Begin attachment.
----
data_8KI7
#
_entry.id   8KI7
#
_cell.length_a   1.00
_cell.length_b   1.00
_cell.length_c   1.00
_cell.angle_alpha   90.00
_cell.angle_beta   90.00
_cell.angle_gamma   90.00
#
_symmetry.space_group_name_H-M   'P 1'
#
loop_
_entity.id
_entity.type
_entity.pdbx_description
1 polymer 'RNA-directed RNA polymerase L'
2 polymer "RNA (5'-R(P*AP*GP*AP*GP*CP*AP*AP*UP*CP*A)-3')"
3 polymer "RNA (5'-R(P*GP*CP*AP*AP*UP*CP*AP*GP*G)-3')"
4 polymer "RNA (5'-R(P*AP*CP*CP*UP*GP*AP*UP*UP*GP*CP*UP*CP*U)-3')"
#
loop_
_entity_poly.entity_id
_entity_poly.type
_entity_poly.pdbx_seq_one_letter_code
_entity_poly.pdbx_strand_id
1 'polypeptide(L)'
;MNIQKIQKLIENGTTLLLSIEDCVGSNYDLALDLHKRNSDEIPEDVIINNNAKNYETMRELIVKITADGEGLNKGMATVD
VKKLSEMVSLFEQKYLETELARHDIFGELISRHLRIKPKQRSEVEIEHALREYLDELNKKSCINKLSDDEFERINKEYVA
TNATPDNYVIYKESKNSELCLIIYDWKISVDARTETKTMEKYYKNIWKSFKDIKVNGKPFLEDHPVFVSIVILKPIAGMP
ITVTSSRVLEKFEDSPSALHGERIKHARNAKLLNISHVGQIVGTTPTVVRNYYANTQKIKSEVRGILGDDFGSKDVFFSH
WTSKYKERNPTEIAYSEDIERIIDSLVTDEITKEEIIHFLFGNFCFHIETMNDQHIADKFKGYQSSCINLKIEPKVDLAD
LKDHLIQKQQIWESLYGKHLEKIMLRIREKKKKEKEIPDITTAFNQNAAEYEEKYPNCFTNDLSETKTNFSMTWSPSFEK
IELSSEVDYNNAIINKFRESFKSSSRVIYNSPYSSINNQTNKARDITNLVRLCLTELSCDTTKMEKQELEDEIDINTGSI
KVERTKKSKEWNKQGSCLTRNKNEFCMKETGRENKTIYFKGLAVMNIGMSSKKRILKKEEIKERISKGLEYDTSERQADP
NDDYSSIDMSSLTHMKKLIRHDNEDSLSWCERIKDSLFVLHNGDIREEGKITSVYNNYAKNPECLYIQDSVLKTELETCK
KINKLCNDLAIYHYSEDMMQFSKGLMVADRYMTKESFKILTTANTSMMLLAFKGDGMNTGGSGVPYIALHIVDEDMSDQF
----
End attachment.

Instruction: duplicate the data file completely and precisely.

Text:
data_8KI7
#
_entry.id   8KI7
#
_cell.length_a   1.00
_cell.length_b   1.00
_cell.length_c   1.00
_cell.angle_alpha   90.00
_cell.angle_beta   90.00
_cell.angle_gamma   90.00
#
_symmetry.space_group_name_H-M   'P 1'
#
loop_
_entity.id
_entity.type
_entity.pdbx_description
1 polymer 'RNA-directed RNA polymerase L'
2 polymer "RNA (5'-R(P*AP*GP*AP*GP*CP*AP*AP*UP*CP*A)-3')"
3 polymer "RNA (5'-R(P*GP*CP*AP*AP*UP*CP*AP*GP*G)-3')"
4 polymer "RNA (5'-R(P*AP*CP*CP*UP*GP*AP*UP*UP*GP*CP*UP*CP*U)-3')"
#
loop_
_entity_poly.entity_id
_entity_poly.type
_entity_poly.pdbx_seq_one_letter_code
_entity_poly.pdbx_strand_id
1 'polypeptide(L)'
;MNIQKIQKLIENGTTLLLSIEDCVGSNYDLALDLHKRNSDEIPEDVIINNNAKNYETMRELIVKITADGEGLNKGMATVD
VKKLSEMVSLFEQKYLETELARHDIFGELISRHLRIKPKQRSEVEIEHALREYLDELNKKSCINKLSDDEFERINKEYVA
TNATPDNYVIYKESKNSELCLIIYDWKISVDARTETKTMEKYYKNIWKSFKDIKVNGKPFLEDHPVFVSIVILKPIAGMP
ITVTSSRVLEKFEDSPSALHGERIKHARNAKLLNISHVGQIVGTTPTVVRNYYANTQKIKSEVRGILGDDFGSKDVFFSH
WTSKYKERNPTEIAYSEDIERIIDSLVTDEITKEEIIHFLFGNFCFHIETMNDQHIADKFKGYQSSCINLKIEPKVDLAD
LKDHLIQKQQIWESLYGKHLEKIMLRIREKKKKEKEIPDITTAFNQNAAEYEEKYPNCFTNDLSETKTNFSMTWSPSFEK
IELSSEVDYNNAIINKFRESFKSSSRVIYNSPYSSINNQTNKARDITNLVRLCLTELSCDTTKMEKQELEDEIDINTGSI
KVERTKKSKEWNKQGSCLTRNKNEFCMKETGRENKTIYFKGLAVMNIGMSSKKRILKKEEIKERISKGLEYDTSERQADP
NDDYSSIDMSSLTHMKKLIRHDNEDSLSWCERIKDSLFVLHNGDIREEGKITSVYNNYAKNPECLYIQDSVLKTELETCK
KINKLCNDLAIYHYSEDMMQFSKGLMVADRYMTKESFKILTTANTSMMLLAFKGDGMNTGGSGVPYIALHIVDEDMSDQF